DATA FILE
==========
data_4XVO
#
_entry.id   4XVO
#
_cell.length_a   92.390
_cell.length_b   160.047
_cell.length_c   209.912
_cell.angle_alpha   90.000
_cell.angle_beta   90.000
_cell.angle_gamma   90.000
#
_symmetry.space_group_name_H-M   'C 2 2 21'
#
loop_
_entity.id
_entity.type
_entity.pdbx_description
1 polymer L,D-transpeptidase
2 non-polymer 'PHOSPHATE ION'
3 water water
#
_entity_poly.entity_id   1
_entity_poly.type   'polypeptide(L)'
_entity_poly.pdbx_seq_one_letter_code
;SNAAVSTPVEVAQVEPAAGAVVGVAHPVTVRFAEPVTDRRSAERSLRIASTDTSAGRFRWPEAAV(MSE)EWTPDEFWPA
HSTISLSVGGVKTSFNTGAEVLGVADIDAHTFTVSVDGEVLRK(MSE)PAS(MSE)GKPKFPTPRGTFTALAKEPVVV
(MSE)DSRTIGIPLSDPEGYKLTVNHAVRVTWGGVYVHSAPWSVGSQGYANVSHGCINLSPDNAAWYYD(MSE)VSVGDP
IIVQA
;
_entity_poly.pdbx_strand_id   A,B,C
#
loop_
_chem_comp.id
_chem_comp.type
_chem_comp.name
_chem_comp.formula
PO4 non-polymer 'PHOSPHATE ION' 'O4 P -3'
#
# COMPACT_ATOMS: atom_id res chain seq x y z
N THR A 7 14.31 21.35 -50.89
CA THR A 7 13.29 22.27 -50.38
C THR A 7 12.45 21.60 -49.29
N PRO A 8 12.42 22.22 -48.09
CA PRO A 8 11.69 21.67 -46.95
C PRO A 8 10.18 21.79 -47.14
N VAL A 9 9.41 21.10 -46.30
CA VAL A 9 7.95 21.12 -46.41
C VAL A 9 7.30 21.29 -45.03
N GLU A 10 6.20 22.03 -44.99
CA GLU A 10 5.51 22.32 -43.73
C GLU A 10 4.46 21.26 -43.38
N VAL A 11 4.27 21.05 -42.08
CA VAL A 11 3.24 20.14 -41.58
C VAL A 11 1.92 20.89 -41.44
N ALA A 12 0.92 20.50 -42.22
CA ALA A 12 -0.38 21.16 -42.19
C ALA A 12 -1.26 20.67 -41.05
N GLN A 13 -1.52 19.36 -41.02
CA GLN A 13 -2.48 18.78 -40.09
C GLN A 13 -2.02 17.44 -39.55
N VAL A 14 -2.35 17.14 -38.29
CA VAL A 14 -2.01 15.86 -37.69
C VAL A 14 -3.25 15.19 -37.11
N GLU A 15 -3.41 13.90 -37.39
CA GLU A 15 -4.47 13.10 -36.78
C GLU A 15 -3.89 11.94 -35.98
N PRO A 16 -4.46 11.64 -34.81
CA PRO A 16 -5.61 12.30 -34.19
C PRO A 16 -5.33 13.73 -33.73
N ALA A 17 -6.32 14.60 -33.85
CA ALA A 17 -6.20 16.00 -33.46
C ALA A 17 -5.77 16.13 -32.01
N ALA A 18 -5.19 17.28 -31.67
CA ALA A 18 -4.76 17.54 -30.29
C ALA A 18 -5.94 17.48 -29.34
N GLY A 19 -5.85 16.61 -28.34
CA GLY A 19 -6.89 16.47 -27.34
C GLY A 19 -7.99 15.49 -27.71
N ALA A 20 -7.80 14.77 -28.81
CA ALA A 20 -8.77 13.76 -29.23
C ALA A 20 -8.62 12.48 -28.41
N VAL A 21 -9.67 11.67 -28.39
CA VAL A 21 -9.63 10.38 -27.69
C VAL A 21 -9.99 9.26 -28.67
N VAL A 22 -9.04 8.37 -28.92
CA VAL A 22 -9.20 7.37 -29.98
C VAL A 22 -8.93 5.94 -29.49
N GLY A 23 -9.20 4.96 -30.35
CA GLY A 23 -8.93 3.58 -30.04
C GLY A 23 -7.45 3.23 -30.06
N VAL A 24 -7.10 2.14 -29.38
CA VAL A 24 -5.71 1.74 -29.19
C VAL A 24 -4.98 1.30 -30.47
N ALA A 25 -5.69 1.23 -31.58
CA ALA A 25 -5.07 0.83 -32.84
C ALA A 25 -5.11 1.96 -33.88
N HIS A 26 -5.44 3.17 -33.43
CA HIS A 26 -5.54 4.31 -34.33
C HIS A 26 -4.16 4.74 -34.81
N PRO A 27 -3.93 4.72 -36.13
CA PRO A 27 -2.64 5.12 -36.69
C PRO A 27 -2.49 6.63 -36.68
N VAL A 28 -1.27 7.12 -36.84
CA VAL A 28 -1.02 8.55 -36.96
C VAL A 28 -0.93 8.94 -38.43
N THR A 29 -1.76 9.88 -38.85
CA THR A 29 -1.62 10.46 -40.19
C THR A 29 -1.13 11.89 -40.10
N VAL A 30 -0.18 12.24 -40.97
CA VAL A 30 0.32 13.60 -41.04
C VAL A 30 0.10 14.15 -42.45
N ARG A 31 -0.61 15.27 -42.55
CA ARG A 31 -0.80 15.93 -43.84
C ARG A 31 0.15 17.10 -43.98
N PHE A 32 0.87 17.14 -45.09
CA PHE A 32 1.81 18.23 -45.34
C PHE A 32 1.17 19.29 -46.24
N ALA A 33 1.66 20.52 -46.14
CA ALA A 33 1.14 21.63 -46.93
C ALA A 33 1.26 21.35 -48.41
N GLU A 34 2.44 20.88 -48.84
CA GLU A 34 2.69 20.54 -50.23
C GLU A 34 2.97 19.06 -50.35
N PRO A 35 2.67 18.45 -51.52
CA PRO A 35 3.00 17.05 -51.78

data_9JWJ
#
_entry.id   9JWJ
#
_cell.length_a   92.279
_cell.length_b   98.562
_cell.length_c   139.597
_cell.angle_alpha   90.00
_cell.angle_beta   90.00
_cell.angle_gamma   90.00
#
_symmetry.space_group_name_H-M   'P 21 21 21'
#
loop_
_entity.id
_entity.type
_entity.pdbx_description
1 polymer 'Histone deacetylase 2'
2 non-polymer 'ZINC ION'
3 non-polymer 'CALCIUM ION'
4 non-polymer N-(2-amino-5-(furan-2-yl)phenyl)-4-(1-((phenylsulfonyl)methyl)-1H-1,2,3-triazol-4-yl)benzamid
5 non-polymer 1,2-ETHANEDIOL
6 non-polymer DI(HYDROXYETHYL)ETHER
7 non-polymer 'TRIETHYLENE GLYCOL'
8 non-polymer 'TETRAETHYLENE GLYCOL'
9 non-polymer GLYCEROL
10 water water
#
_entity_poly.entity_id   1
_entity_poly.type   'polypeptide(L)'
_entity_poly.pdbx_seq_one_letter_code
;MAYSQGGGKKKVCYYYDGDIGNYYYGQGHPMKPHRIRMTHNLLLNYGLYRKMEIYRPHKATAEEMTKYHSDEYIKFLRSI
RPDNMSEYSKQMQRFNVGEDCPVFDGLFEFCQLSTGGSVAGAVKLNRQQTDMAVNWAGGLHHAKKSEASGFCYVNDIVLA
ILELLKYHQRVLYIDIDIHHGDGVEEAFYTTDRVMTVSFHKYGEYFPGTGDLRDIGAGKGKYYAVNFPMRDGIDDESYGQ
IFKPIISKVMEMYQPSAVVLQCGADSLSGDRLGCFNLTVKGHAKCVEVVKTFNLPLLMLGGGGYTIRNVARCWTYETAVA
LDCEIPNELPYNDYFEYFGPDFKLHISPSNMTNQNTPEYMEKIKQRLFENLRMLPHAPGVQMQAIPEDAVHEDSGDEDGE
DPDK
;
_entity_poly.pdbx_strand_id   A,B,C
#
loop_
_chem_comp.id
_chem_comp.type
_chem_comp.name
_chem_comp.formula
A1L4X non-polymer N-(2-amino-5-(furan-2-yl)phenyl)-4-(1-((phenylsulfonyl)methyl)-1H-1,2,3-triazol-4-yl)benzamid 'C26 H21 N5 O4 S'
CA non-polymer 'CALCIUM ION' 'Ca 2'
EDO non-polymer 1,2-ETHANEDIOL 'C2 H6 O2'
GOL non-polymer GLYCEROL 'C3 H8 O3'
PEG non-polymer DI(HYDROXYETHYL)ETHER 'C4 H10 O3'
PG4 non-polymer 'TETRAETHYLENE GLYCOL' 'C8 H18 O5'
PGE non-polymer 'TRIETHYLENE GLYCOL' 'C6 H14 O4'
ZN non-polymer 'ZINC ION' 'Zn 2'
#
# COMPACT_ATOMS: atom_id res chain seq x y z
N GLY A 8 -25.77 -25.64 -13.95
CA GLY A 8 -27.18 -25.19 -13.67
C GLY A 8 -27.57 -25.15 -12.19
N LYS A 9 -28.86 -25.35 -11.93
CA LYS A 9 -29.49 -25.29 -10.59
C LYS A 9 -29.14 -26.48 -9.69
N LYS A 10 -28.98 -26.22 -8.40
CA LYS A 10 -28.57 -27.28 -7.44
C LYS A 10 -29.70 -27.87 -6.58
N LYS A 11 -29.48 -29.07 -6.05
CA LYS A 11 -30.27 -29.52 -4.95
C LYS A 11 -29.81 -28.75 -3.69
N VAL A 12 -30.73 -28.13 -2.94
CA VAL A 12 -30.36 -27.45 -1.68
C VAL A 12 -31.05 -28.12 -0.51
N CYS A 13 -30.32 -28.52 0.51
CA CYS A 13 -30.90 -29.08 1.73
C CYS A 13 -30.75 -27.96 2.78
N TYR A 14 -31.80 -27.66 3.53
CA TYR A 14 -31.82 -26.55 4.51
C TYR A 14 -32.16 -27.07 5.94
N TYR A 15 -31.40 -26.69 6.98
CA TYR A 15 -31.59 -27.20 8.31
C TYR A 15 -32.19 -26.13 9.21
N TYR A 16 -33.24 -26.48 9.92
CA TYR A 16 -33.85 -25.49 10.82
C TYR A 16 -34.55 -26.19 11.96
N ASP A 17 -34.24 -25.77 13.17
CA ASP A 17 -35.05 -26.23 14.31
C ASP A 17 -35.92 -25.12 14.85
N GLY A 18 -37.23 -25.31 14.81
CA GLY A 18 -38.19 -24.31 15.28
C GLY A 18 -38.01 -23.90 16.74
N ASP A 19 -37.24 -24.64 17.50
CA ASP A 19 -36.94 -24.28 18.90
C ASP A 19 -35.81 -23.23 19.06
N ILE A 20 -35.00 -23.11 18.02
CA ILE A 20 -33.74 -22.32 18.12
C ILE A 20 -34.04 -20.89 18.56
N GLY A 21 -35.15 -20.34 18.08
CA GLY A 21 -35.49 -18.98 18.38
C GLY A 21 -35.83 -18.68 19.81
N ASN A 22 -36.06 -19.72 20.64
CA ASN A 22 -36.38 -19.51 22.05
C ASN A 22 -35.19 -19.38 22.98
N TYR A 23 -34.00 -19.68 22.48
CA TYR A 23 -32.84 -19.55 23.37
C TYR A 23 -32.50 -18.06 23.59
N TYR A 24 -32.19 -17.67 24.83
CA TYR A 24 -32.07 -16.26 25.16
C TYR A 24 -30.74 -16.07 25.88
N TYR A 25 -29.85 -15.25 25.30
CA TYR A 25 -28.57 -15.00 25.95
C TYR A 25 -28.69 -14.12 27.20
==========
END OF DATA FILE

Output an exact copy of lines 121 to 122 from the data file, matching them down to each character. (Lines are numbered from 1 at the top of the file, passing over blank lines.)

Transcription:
N GLU A 34 2.44 20.88 -48.84
CA GLU A 34 2.69 20.54 -50.23